Plea agreements or plea bargains were at one point banned in Alaska. This happened in 1975 when the state Governor at the time, Avrum Goss, banned them. However, despite the fact that plea bargaining is still “officially” banned, in practice, they do happen quite frequently in many Alaskan courts. Compared to some other states, they do not happen as often. In some states, 90% of criminal cases are decided through a plea agreement, eliminating the need for a trial. So what is a plea bargain and what are the advantages and disadvantages of them?
An example of a plea bargain in Alaska
The following is a typical example of a recent plea bargain in Alaska. A Fairbanks resident, Sean Douglas Coursey, was accused of several offenses relating to the theft of a Division of Forestry truck last October. It was alleged that after he stole the truck and its load (a trailer and bulldozer) he was chased by state troopers. The pursuit ended after damage to a police vehicle, the Black Memorial Veterans Bridge and the truck itself which was a right off when it was found after Coursey abandoned it.
Coursey reached a plea agreement at a brief court hearing. He pleaded guilty to DUI, first degree theft, second degree burglary and first degree failure to stop at the direction of a police officer. He was sentenced to two years in prison as well as six months for revoking a probation order he was on following a sentence 3 years ago. He may also face having to repay the cost of repairing the bridge which he apparently set on fire and the cost of the truck replacement.
The fact that a plea agreement was made basically saved Coursey the trouble of going to trial and the possibility of a more severe sentence. If he hadn’t accepted a plea agreement he would either have to choose to plead not guilty, which on the face of the evidence seems to be an unwise choice or plead guilty but elect to go to trial.
The fact that Coursey had already been found guilty on previous charges in 2014 (when he was convicted on a burglary and assault charge) did make a difference to the plea agreement. The Superior Court Judge at the hearing told Coursey that his ability to make plea agreements might be restricted in future, if he continued to break the law.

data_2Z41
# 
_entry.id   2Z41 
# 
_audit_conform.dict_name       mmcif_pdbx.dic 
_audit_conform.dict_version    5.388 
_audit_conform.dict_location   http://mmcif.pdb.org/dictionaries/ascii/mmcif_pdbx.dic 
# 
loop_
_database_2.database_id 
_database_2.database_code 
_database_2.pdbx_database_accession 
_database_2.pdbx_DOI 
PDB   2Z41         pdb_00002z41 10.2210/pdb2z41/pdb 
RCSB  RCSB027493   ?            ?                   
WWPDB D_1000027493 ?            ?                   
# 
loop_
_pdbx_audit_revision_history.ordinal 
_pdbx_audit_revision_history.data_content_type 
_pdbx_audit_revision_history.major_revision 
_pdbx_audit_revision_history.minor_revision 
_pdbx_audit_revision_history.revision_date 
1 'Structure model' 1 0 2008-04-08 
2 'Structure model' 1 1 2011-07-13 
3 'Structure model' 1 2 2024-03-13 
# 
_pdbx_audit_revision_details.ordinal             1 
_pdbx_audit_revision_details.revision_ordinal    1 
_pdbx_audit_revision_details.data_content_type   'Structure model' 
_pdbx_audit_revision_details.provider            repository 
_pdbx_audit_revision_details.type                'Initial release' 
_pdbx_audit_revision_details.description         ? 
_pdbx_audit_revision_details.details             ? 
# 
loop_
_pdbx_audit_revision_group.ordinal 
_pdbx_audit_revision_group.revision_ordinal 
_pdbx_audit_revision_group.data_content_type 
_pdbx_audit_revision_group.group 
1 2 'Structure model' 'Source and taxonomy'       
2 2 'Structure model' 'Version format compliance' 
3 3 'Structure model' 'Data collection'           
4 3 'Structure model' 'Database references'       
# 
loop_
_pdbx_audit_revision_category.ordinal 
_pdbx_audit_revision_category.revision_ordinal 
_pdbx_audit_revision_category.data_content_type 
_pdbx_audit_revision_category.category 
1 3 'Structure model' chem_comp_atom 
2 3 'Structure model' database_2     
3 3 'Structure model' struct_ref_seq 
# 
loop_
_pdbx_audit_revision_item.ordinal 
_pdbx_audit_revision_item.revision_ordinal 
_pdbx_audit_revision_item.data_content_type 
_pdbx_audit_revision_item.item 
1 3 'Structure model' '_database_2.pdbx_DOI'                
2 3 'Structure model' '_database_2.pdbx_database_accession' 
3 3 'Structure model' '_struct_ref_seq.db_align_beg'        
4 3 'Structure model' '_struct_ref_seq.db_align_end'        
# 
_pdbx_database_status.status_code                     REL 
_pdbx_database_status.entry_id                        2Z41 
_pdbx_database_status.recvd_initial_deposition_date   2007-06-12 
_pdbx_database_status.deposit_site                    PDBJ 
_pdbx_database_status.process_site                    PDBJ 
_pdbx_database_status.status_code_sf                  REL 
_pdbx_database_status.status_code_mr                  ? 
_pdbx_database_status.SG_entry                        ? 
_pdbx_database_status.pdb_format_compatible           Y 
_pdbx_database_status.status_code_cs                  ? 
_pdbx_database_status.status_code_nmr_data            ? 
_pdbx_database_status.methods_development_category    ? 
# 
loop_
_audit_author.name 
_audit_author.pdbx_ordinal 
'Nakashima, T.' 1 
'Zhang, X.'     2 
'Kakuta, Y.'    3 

The case for plea agreements
There are obvious advantages of plea agreements to both the accused and the criminal justice system. A plea agreement saves everyone a lot of time and money. Courts are always happy to ensure that they have less to do as long as convictions are made. Prosecutors can turn their attention to other cases. For someone who knows that they have committed an offense and have had advice from a defense attorney that they are unlikely to have a charge thrown out, the plea bargain may be the best option. It still means swallowing some bitter medicine and probably ending up with a conviction but it may be worse if they elect to go to trial.
The case against a plea agreement
There are two principal objections to plea agreements being made, each coming from opposite sides of the political spectrum.
The liberal view is that someone who cannot afford a good criminal defense attorney may be pressured into accepting a plea agreement even though it is possible that with a good defense that they may be declared innocent or at least have a much reduced sentence. The worry is that innocent people may agree to a plea agreement to
The more conservative view is that criminals are getting away with reduced sentences in order to reduce the time and effort that a trial might cost the state. According to this view, anyone who is found guilty at the end of a trial is likely to get a harsher sentence than if they had agreed to a plea bargain. In addition, opponents of plea agreements say that the person charged has no opportunity to face a victim if there is no trial.
Plea agreements are alive and kicking in Alaska, although officially frowned on. There is no set answer to whether a plea agreement is best for you if you have been accused of a criminal offense. The best solution is to talk to an experienced criminal defense attorney who will be able to assess your situation and suggest the best way to go forward.